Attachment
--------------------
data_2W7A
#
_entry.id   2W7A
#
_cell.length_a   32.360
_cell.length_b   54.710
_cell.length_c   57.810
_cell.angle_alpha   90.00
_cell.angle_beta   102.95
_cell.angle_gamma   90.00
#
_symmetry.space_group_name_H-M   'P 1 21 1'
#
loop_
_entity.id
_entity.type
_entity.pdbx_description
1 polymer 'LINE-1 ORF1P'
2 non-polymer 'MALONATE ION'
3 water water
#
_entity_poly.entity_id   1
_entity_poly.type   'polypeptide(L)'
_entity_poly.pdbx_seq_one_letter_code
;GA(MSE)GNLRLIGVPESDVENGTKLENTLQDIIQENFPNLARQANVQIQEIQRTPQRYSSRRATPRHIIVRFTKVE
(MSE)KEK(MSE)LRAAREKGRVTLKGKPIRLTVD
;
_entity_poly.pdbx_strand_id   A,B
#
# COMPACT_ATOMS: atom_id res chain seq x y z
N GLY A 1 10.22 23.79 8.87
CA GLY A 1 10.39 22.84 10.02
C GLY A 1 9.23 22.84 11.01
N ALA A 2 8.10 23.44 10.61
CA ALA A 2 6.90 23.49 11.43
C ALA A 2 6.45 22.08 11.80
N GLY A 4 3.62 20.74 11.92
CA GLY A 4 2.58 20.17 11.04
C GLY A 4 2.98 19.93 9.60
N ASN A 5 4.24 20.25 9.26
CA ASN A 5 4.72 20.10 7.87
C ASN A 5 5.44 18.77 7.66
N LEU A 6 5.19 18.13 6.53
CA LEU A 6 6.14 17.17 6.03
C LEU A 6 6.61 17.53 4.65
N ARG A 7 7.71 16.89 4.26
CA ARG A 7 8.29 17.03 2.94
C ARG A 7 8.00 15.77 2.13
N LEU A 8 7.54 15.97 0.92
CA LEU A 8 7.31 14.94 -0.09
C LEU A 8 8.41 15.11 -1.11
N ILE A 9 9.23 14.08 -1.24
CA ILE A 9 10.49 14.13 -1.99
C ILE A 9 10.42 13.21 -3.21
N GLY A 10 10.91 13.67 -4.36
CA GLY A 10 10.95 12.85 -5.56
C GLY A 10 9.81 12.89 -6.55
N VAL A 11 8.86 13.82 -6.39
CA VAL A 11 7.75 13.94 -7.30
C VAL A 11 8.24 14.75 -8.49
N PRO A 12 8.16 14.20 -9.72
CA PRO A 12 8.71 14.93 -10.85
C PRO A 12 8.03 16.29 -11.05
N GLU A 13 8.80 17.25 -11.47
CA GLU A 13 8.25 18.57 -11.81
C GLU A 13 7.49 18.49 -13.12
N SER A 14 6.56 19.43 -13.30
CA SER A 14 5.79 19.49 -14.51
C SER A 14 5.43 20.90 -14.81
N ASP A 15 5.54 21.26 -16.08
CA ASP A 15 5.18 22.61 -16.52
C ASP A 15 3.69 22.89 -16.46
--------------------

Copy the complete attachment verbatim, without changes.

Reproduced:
data_2W7A
#
_entry.id   2W7A
#
_cell.length_a   32.360
_cell.length_b   54.710
_cell.length_c   57.810
_cell.angle_alpha   90.00
_cell.angle_beta   102.95
_cell.angle_gamma   90.00
#
_symmetry.space_group_name_H-M   'P 1 21 1'
#
loop_
_entity.id
_entity.type
_entity.pdbx_description
1 polymer 'LINE-1 ORF1P'
2 non-polymer 'MALONATE ION'
3 water water
#
_entity_poly.entity_id   1
_entity_poly.type   'polypeptide(L)'
_entity_poly.pdbx_seq_one_letter_code
;GA(MSE)GNLRLIGVPESDVENGTKLENTLQDIIQENFPNLARQANVQIQEIQRTPQRYSSRRATPRHIIVRFTKVE
(MSE)KEK(MSE)LRAAREKGRVTLKGKPIRLTVD
;
_entity_poly.pdbx_strand_id   A,B
#
# COMPACT_ATOMS: atom_id res chain seq x y z
N GLY A 1 10.22 23.79 8.87
CA GLY A 1 10.39 22.84 10.02
C GLY A 1 9.23 22.84 11.01
N ALA A 2 8.10 23.44 10.61
CA ALA A 2 6.90 23.49 11.43
C ALA A 2 6.45 22.08 11.80
N GLY A 4 3.62 20.74 11.92
CA GLY A 4 2.58 20.17 11.04
C GLY A 4 2.98 19.93 9.60
N ASN A 5 4.24 20.25 9.26
CA ASN A 5 4.72 20.10 7.87
C ASN A 5 5.44 18.77 7.66
N LEU A 6 5.19 18.13 6.53
CA LEU A 6 6.14 17.17 6.03
C LEU A 6 6.61 17.53 4.65
N ARG A 7 7.71 16.89 4.26
CA ARG A 7 8.29 17.03 2.94
C ARG A 7 8.00 15.77 2.13
N LEU A 8 7.54 15.97 0.92
CA LEU A 8 7.31 14.94 -0.09
C LEU A 8 8.41 15.11 -1.11
N ILE A 9 9.23 14.08 -1.24
CA ILE A 9 10.49 14.13 -1.99
C ILE A 9 10.42 13.21 -3.21
N GLY A 10 10.91 13.67 -4.36
CA GLY A 10 10.95 12.85 -5.56
C GLY A 10 9.81 12.89 -6.55
N VAL A 11 8.86 13.82 -6.39
CA VAL A 11 7.75 13.94 -7.30
C VAL A 11 8.24 14.75 -8.49
N PRO A 12 8.16 14.20 -9.72
CA PRO A 12 8.71 14.93 -10.85
C PRO A 12 8.03 16.29 -11.05
N GLU A 13 8.80 17.25 -11.47
CA GLU A 13 8.25 18.57 -11.81
C GLU A 13 7.49 18.49 -13.12
N SER A 14 6.56 19.43 -13.30
CA SER A 14 5.79 19.49 -14.51
C SER A 14 5.43 20.90 -14.81
N ASP A 15 5.54 21.26 -16.08
CA ASP A 15 5.18 22.61 -16.52
C ASP A 15 3.69 22.89 -16.46